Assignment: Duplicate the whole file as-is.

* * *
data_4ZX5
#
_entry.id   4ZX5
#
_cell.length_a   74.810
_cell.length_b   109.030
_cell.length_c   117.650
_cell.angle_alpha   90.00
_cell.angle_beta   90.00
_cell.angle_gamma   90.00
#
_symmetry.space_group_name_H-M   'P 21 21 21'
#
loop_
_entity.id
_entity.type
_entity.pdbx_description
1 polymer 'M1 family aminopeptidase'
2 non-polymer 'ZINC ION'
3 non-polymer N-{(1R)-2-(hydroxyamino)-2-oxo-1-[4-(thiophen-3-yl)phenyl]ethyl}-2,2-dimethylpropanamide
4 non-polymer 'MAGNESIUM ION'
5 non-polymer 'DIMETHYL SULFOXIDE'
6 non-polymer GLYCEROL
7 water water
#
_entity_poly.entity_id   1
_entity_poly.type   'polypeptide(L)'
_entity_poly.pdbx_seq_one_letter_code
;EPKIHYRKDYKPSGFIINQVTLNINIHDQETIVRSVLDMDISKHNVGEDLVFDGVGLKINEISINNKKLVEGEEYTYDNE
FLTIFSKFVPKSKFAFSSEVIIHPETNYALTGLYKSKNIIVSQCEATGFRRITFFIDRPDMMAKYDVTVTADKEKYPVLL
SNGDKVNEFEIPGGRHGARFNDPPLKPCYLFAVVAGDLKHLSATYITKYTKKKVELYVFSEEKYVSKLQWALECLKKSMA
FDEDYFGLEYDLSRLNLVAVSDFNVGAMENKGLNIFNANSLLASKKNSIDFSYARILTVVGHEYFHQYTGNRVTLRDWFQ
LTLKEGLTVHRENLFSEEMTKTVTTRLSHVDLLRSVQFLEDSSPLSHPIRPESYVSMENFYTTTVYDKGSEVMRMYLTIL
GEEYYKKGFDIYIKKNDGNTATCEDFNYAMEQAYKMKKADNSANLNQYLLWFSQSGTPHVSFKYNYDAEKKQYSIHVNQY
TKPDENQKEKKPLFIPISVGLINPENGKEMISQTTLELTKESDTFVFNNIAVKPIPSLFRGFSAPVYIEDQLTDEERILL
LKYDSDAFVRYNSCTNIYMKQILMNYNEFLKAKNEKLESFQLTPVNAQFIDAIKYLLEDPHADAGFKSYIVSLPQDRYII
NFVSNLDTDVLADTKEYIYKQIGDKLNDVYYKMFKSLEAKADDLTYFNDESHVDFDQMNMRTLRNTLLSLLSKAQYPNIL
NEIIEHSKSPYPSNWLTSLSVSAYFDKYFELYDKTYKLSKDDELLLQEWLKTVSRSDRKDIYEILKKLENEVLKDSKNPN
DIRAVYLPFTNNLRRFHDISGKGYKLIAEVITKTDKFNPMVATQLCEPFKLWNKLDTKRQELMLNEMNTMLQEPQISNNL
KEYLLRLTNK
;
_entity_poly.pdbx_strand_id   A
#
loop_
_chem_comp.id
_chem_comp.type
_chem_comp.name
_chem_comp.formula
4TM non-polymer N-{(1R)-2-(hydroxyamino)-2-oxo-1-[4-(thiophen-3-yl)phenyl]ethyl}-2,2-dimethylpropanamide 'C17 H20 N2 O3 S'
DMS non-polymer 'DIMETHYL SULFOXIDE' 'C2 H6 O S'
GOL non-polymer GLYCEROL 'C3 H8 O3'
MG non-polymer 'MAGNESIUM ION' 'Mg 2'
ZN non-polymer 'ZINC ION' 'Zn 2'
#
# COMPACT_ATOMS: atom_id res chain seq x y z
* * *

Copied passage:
data_4ZX5
#
_entry.id   4ZX5
#
_cell.length_a   74.810
_cell.length_b   109.030
_cell.length_c   117.650
_cell.angle_alpha   90.00
_cell.angle_beta   90.00
_cell.angle_gamma   90.00
#
_symmetry.space_group_name_H-M   'P 21 21 21'
#
loop_
_entity.id
_entity.type
_entity.pdbx_description
1 polymer 'M1 family aminopeptidase'
2 non-polymer 'ZINC ION'
3 non-polymer N-{(1R)-2-(hydroxyamino)-2-oxo-1-[4-(thiophen-3-yl)phenyl]ethyl}-2,2-dimethylpropanamide
4 non-polymer 'MAGNESIUM ION'
5 non-polymer 'DIMETHYL SULFOXIDE'
6 non-polymer GLYCEROL
7 water water
#
_entity_poly.entity_id   1
_entity_poly.type   'polypeptide(L)'
_entity_poly.pdbx_seq_one_letter_code
;EPKIHYRKDYKPSGFIINQVTLNINIHDQETIVRSVLDMDISKHNVGEDLVFDGVGLKINEISINNKKLVEGEEYTYDNE
FLTIFSKFVPKSKFAFSSEVIIHPETNYALTGLYKSKNIIVSQCEATGFRRITFFIDRPDMMAKYDVTVTADKEKYPVLL
SNGDKVNEFEIPGGRHGARFNDPPLKPCYLFAVVAGDLKHLSATYITKYTKKKVELYVFSEEKYVSKLQWALECLKKSMA
FDEDYFGLEYDLSRLNLVAVSDFNVGAMENKGLNIFNANSLLASKKNSIDFSYARILTVVGHEYFHQYTGNRVTLRDWFQ
LTLKEGLTVHRENLFSEEMTKTVTTRLSHVDLLRSVQFLEDSSPLSHPIRPESYVSMENFYTTTVYDKGSEVMRMYLTIL
GEEYYKKGFDIYIKKNDGNTATCEDFNYAMEQAYKMKKADNSANLNQYLLWFSQSGTPHVSFKYNYDAEKKQYSIHVNQY
TKPDENQKEKKPLFIPISVGLINPENGKEMISQTTLELTKESDTFVFNNIAVKPIPSLFRGFSAPVYIEDQLTDEERILL
LKYDSDAFVRYNSCTNIYMKQILMNYNEFLKAKNEKLESFQLTPVNAQFIDAIKYLLEDPHADAGFKSYIVSLPQDRYII
NFVSNLDTDVLADTKEYIYKQIGDKLNDVYYKMFKSLEAKADDLTYFNDESHVDFDQMNMRTLRNTLLSLLSKAQYPNIL
NEIIEHSKSPYPSNWLTSLSVSAYFDKYFELYDKTYKLSKDDELLLQEWLKTVSRSDRKDIYEILKKLENEVLKDSKNPN
DIRAVYLPFTNNLRRFHDISGKGYKLIAEVITKTDKFNPMVATQLCEPFKLWNKLDTKRQELMLNEMNTMLQEPQISNNL
KEYLLRLTNK
;
_entity_poly.pdbx_strand_id   A
#
loop_
_chem_comp.id
_chem_comp.type
_chem_comp.name
_chem_comp.formula
4TM non-polymer N-{(1R)-2-(hydroxyamino)-2-oxo-1-[4-(thiophen-3-yl)phenyl]ethyl}-2,2-dimethylpropanamide 'C17 H20 N2 O3 S'
DMS non-polymer 'DIMETHYL SULFOXIDE' 'C2 H6 O S'
GOL non-polymer GLYCEROL 'C3 H8 O3'
MG non-polymer 'MAGNESIUM ION' 'Mg 2'
ZN non-polymer 'ZINC ION' 'Zn 2'
#
# COMPACT_ATOMS: atom_id res chain seq x y z